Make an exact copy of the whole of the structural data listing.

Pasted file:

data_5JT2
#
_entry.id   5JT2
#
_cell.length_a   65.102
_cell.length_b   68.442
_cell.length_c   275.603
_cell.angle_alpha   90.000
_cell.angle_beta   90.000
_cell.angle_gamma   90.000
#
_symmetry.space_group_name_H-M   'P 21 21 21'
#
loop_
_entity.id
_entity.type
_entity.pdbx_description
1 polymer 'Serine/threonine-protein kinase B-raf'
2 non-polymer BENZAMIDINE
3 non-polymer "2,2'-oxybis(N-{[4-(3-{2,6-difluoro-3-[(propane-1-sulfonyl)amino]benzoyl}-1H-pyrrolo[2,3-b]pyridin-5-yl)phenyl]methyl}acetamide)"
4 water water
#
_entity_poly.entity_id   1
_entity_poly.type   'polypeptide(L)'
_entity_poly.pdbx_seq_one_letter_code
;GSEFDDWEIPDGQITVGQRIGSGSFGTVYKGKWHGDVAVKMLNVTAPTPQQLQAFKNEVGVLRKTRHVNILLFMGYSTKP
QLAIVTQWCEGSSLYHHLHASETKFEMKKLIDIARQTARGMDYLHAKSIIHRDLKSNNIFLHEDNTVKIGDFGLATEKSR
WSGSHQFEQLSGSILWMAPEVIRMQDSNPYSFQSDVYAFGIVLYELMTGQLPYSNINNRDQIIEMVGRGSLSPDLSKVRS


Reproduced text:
data_5JT2
#
_entry.id   5JT2
#
_cell.length_a   65.102
_cell.length_b   68.442
_cell.length_c   275.603
_cell.angle_alpha   90.000
_cell.angle_beta   90.000
_cell.angle_gamma   90.000
#
_symmetry.space_group_name_H-M   'P 21 21 21'
#
loop_
_entity.id
_entity.type
_entity.pdbx_description
1 polymer 'Serine/threonine-protein kinase B-raf'
2 non-polymer BENZAMIDINE
3 non-polymer "2,2'-oxybis(N-{[4-(3-{2,6-difluoro-3-[(propane-1-sulfonyl)amino]benzoyl}-1H-pyrrolo[2,3-b]pyridin-5-yl)phenyl]methyl}acetamide)"
4 water water
#
_entity_poly.entity_id   1
_entity_poly.type   'polypeptide(L)'
_entity_poly.pdbx_seq_one_letter_code
;GSEFDDWEIPDGQITVGQRIGSGSFGTVYKGKWHGDVAVKMLNVTAPTPQQLQAFKNEVGVLRKTRHVNILLFMGYSTKP
QLAIVTQWCEGSSLYHHLHASETKFEMKKLIDIARQTARGMDYLHAKSIIHRDLKSNNIFLHEDNTVKIGDFGLATEKSR
WSGSHQFEQLSGSILWMAPEVIRMQDSNPYSFQSDVYAFGIVLYELMTGQLPYSNINNRDQIIEMVGRGSLSPDLSKVRS